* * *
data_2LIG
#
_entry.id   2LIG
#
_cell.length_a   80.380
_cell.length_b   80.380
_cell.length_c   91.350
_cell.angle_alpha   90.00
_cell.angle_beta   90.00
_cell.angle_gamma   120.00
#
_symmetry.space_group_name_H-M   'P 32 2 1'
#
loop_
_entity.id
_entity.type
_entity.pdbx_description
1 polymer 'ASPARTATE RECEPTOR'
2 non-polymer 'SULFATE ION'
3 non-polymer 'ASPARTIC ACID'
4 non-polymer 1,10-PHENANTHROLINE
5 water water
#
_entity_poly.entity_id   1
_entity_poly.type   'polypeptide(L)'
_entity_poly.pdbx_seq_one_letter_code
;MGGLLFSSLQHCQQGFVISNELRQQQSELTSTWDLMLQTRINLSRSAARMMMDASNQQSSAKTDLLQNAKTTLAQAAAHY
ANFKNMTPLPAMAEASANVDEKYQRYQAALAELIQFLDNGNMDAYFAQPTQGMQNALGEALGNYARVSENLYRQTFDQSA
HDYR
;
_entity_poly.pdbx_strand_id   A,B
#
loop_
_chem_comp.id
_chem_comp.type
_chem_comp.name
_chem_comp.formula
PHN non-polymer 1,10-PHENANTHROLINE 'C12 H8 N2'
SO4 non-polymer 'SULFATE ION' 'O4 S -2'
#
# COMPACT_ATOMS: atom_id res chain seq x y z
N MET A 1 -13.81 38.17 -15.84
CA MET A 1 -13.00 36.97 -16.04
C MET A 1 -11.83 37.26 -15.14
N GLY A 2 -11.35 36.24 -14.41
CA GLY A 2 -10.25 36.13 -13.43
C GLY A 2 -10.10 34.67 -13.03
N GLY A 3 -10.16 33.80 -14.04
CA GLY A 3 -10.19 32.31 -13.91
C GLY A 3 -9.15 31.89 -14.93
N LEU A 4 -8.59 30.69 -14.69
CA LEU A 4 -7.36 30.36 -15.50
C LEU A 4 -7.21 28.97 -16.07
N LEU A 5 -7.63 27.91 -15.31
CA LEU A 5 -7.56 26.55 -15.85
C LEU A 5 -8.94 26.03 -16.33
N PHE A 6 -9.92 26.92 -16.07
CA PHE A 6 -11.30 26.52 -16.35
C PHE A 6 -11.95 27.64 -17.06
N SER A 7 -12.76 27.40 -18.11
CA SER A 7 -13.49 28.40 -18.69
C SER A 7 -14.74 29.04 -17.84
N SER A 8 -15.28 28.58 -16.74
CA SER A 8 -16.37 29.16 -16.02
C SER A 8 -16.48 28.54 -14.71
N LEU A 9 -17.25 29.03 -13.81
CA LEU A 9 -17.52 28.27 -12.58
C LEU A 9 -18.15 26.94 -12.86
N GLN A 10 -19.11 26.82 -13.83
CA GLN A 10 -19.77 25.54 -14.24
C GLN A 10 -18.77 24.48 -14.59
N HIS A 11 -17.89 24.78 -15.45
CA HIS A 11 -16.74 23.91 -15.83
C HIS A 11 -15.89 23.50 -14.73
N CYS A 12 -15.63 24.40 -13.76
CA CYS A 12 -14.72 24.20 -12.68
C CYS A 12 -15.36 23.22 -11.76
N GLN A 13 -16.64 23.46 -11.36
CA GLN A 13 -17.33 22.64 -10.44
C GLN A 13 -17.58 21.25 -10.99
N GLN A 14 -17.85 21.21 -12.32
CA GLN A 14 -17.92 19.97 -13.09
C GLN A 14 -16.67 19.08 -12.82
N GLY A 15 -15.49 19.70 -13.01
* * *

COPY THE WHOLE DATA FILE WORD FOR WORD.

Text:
data_2LIG
#
_entry.id   2LIG
#
_cell.length_a   80.380
_cell.length_b   80.380
_cell.length_c   91.350
_cell.angle_alpha   90.00
_cell.angle_beta   90.00
_cell.angle_gamma   120.00
#
_symmetry.space_group_name_H-M   'P 32 2 1'
#
loop_
_entity.id
_entity.type
_entity.pdbx_description
1 polymer 'ASPARTATE RECEPTOR'
2 non-polymer 'SULFATE ION'
3 non-polymer 'ASPARTIC ACID'
4 non-polymer 1,10-PHENANTHROLINE
5 water water
#
_entity_poly.entity_id   1
_entity_poly.type   'polypeptide(L)'
_entity_poly.pdbx_seq_one_letter_code
;MGGLLFSSLQHCQQGFVISNELRQQQSELTSTWDLMLQTRINLSRSAARMMMDASNQQSSAKTDLLQNAKTTLAQAAAHY
ANFKNMTPLPAMAEASANVDEKYQRYQAALAELIQFLDNGNMDAYFAQPTQGMQNALGEALGNYARVSENLYRQTFDQSA
HDYR
;
_entity_poly.pdbx_strand_id   A,B
#
loop_
_chem_comp.id
_chem_comp.type
_chem_comp.name
_chem_comp.formula
PHN non-polymer 1,10-PHENANTHROLINE 'C12 H8 N2'
SO4 non-polymer 'SULFATE ION' 'O4 S -2'
#
# COMPACT_ATOMS: atom_id res chain seq x y z
N MET A 1 -13.81 38.17 -15.84
CA MET A 1 -13.00 36.97 -16.04
C MET A 1 -11.83 37.26 -15.14
N GLY A 2 -11.35 36.24 -14.41
CA GLY A 2 -10.25 36.13 -13.43
C GLY A 2 -10.10 34.67 -13.03
N GLY A 3 -10.16 33.80 -14.04
CA GLY A 3 -10.19 32.31 -13.91
C GLY A 3 -9.15 31.89 -14.93
N LEU A 4 -8.59 30.69 -14.69
CA LEU A 4 -7.36 30.36 -15.50
C LEU A 4 -7.21 28.97 -16.07
N LEU A 5 -7.63 27.91 -15.31
CA LEU A 5 -7.56 26.55 -15.85
C LEU A 5 -8.94 26.03 -16.33
N PHE A 6 -9.92 26.92 -16.07
CA PHE A 6 -11.30 26.52 -16.35
C PHE A 6 -11.95 27.64 -17.06
N SER A 7 -12.76 27.40 -18.11
CA SER A 7 -13.49 28.40 -18.69
C SER A 7 -14.74 29.04 -17.84
N SER A 8 -15.28 28.58 -16.74
CA SER A 8 -16.37 29.16 -16.02
C SER A 8 -16.48 28.54 -14.71
N LEU A 9 -17.25 29.03 -13.81
CA LEU A 9 -17.52 28.27 -12.58
C LEU A 9 -18.15 26.94 -12.86
N GLN A 10 -19.11 26.82 -13.83
CA GLN A 10 -19.77 25.54 -14.24
C GLN A 10 -18.77 24.48 -14.59
N HIS A 11 -17.89 24.78 -15.45
CA HIS A 11 -16.74 23.91 -15.83
C HIS A 11 -15.89 23.50 -14.73
N CYS A 12 -15.63 24.40 -13.76
CA CYS A 12 -14.72 24.20 -12.68
C CYS A 12 -15.36 23.22 -11.76
N GLN A 13 -16.64 23.46 -11.36
CA GLN A 13 -17.33 22.64 -10.44
C GLN A 13 -17.58 21.25 -10.99
N GLN A 14 -17.85 21.21 -12.32
CA GLN A 14 -17.92 19.97 -13.09
C GLN A 14 -16.67 19.08 -12.82
N GLY A 15 -15.49 19.70 -13.01